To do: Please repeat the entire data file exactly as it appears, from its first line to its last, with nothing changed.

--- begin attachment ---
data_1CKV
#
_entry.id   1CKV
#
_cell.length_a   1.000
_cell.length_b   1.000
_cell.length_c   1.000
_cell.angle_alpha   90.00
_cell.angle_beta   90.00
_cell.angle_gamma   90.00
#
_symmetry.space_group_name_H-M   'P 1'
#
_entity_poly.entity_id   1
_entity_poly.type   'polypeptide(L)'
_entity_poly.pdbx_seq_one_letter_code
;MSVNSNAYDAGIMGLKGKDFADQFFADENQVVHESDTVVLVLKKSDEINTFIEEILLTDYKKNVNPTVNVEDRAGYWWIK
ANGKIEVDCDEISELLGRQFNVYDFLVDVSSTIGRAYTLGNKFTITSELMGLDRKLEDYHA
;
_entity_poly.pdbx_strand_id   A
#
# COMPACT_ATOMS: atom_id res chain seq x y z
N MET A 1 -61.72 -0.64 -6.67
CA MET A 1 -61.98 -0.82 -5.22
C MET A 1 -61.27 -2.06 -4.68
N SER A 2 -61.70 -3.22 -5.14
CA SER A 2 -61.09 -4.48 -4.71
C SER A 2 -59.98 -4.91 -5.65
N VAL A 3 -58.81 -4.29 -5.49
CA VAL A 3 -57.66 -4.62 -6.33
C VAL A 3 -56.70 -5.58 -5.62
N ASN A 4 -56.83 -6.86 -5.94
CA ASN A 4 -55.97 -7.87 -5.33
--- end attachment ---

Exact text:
data_1CKV
#
_entry.id   1CKV
#
_cell.length_a   1.000
_cell.length_b   1.000
_cell.length_c   1.000
_cell.angle_alpha   90.00
_cell.angle_beta   90.00
_cell.angle_gamma   90.00
#
_symmetry.space_group_name_H-M   'P 1'
#
_entity_poly.entity_id   1
_entity_poly.type   'polypeptide(L)'
_entity_poly.pdbx_seq_one_letter_code
;MSVNSNAYDAGIMGLKGKDFADQFFADENQVVHESDTVVLVLKKSDEINTFIEEILLTDYKKNVNPTVNVEDRAGYWWIK
ANGKIEVDCDEISELLGRQFNVYDFLVDVSSTIGRAYTLGNKFTITSELMGLDRKLEDYHA
;
_entity_poly.pdbx_strand_id   A
#
# COMPACT_ATOMS: atom_id res chain seq x y z
N MET A 1 -61.72 -0.64 -6.67
CA MET A 1 -61.98 -0.82 -5.22
C MET A 1 -61.27 -2.06 -4.68
N SER A 2 -61.70 -3.22 -5.14
CA SER A 2 -61.09 -4.48 -4.71
C SER A 2 -59.98 -4.91 -5.65
N VAL A 3 -58.81 -4.29 -5.49
CA VAL A 3 -57.66 -4.62 -6.33
C VAL A 3 -56.70 -5.58 -5.62
N ASN A 4 -56.83 -6.86 -5.94
CA ASN A 4 -55.97 -7.87 -5.33